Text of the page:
35 Hospital Bracelets: Symbols Of My Journey With Cervical Cancer

“35 Bracelets”? I am not referring to beautiful gold bracelets that one wears to symbolize something special, or gifts that people give to one another as a symbol of their relationship.


I am referring to 35 hospital bracelets. I was given one each time I had an external radiation treatment. It has been 11 years and 2 months since I was declared cancer FREE, and I still have them.  


Why? As a reminder of where I’ve been, and every step I have taken since then. As a reminder of every single treatment that I had to go through to fight cervical cancer. As a reminder that at one time I was identified by a bar code with numbers. As a reminder of coming face to face with my own mortality. As a reminder of the person I’ve become today. As a reminder to share my story to prevent other women from going through what I did.  

Many cancer patients document their journeys either by writing on their journals, blogs or by taking pictures while going through treatments. Well, I have to say, I didn’t do any of those things. I didn’t write about it, talk about it,  nor did I take pictures of myself while in treatment. Yet, I know it did happen. I have the memories and the scars.


I guess these 35 hospital bracelets tell part of the story, but the memories of my journey are embedded in my mind. I remember what it took for me to get out of bed every single day to go for treatment, I remember every machine used on me and I remember every needle that went through my skin. I don’t put away these hospital bracelets in a closet where I don’t see them. I have them in plain sight. They hang on the side of my refrigerator in a simple Rite Aid® plastic bag.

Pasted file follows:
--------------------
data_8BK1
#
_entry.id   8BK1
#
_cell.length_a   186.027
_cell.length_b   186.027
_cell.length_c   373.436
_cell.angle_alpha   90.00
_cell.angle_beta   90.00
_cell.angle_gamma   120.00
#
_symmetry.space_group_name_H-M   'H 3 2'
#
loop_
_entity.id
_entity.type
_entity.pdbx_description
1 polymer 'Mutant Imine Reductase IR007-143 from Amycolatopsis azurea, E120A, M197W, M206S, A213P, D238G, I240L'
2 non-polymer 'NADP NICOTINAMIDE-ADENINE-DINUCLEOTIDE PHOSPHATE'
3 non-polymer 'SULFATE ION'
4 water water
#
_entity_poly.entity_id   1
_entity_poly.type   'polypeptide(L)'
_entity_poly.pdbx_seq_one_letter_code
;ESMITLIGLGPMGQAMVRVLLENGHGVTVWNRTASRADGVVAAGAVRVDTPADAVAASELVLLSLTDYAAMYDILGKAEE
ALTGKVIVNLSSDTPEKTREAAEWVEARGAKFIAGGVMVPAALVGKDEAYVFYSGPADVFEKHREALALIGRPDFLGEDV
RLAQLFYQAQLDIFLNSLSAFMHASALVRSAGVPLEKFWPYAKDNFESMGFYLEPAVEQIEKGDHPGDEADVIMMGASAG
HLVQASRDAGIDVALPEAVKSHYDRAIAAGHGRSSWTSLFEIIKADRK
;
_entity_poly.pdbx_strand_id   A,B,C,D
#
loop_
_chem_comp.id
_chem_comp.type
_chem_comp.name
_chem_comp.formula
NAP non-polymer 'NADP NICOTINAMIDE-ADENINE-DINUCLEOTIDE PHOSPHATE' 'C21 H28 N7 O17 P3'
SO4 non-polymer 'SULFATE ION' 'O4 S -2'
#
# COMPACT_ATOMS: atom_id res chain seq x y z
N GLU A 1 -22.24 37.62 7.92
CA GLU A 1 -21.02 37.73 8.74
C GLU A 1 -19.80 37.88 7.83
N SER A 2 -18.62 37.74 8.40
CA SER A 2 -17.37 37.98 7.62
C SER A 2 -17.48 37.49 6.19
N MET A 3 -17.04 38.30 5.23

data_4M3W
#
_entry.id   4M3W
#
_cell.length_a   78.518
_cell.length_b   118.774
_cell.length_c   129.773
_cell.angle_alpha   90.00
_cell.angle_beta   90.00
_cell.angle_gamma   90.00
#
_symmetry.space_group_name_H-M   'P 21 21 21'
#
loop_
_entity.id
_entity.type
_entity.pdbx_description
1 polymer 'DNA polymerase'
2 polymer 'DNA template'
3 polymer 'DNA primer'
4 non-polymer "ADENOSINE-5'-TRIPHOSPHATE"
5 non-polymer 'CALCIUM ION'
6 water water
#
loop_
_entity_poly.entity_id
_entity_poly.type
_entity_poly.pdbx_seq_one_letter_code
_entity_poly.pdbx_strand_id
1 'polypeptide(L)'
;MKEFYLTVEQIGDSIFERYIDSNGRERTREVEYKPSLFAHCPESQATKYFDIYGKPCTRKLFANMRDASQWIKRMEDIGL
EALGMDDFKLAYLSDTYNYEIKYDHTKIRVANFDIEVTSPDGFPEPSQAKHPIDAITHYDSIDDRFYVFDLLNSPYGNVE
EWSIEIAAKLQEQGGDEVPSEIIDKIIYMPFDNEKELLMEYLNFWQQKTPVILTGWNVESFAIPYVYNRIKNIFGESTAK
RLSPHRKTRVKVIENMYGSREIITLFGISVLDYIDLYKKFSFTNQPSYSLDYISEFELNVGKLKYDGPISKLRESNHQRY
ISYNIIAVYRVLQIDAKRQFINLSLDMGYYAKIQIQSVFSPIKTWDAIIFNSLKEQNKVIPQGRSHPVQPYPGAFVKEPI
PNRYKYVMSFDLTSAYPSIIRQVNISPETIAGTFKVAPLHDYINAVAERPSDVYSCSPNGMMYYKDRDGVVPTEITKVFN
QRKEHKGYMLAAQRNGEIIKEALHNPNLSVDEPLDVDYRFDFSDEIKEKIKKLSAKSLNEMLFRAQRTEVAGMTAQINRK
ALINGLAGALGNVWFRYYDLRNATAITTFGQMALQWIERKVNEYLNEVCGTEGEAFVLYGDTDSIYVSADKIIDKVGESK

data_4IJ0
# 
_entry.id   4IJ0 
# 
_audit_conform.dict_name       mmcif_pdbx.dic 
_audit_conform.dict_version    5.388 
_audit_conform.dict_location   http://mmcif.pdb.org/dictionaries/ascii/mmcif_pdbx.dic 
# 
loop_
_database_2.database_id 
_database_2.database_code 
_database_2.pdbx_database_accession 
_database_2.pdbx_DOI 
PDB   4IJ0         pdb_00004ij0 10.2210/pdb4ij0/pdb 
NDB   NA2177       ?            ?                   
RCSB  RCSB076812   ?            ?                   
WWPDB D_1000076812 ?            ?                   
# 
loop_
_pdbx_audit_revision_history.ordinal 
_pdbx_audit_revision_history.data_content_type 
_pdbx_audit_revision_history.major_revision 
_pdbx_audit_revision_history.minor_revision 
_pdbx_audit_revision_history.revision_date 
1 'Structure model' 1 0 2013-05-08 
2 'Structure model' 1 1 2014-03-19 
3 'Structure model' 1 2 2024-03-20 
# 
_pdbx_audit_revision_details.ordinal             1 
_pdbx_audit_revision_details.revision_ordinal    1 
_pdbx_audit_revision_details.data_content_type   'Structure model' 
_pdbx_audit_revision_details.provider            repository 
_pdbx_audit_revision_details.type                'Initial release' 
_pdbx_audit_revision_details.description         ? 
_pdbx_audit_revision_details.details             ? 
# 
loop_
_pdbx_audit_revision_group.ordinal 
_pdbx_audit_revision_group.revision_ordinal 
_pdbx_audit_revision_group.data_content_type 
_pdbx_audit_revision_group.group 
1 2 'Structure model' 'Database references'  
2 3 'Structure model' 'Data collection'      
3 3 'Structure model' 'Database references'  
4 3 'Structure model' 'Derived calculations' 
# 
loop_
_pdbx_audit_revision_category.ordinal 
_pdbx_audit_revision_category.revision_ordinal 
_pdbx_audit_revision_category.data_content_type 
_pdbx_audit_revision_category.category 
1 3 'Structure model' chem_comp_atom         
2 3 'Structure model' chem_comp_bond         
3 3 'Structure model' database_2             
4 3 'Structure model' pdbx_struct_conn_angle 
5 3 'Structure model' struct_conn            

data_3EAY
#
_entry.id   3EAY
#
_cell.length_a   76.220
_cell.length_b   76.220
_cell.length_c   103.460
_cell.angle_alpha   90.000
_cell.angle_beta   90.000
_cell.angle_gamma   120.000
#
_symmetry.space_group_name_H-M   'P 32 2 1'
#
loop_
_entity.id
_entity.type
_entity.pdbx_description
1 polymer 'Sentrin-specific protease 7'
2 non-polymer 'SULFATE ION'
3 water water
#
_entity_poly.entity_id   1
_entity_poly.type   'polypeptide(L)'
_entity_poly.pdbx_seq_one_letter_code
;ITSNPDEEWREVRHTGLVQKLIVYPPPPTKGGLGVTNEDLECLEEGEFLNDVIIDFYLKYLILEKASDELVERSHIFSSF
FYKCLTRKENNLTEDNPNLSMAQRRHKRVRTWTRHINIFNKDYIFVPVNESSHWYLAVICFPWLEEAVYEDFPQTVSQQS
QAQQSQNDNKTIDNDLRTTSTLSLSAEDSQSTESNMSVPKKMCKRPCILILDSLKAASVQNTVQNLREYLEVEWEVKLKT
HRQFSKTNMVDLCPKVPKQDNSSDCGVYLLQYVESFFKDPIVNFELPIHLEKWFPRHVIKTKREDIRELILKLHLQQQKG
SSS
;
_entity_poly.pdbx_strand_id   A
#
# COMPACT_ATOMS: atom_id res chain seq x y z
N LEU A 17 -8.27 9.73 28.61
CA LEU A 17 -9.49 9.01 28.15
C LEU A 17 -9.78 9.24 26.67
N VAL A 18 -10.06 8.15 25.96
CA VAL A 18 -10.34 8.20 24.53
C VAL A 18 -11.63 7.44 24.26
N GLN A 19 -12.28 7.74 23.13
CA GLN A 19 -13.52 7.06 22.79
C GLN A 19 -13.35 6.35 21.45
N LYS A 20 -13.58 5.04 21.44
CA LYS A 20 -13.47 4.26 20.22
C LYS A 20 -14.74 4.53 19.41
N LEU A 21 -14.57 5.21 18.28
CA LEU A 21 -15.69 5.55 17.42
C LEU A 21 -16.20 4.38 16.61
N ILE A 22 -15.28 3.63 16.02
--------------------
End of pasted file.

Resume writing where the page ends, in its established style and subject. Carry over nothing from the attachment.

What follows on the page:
Perhaps I can be more sensitive and put them in a nicer bag, but I wont.  That Rite Aid® bag is what I chose back then when I started collecting them one by one. They have been there all 11+ years, and will remain there as a reminder of the work I need to do as an advocate of this disease. I sometimes regret that I did not take any pictures, but at that time, it wasn’t even a thought. Pictures, journals, blogs even these 35 hospital bracelets can be destroyed or lost, but my memories will live with me for a lifetime. 

Patti is a Cervivor Ambassador and Cervivor’s Wellness Instructor. She is a retired NYPD police officer and an 11 year cervical cancer survivor. She resides in NYC with her husband of 21 years where she’s a Group Fitness Instructor and a Health Advocate.

I had data and statistics in my talks, but that wasn’t telling the story that would move people to action

Chair of the National HPV Vaccination Roundtable, Dr. Noel Brewer has given hundreds of talks at scientific conferences and meetings across the globe. He’s advised the Centers for Disease Control and Prevention and the World Health Organization on vaccination.  He’s one of the most cited researchers in the world. His credentials are impeccable, yet much of the time when he starts a talk, he defers to the experts: patients.

His solution: “Always have people speak who have had the experience. When someone speaks who has had direct experience with cancer, it clears out the mental clutter. It makes you feel. It sets the stage for the important work that will follow.”

Dr. Noel Brewer has shared Lisa Moore’s Cervivor Story hundreds of times to “help people grasp the importance of preventing cancer.”

“To hear about the diagnosis and that awful waiting period. About what they have gone through – the symptoms, the damage caused by treatments, the possible loss of fertility.  These are key parts of the story that survivors can speak about in a personal way that doctors, scientists and other experts simply cannot.”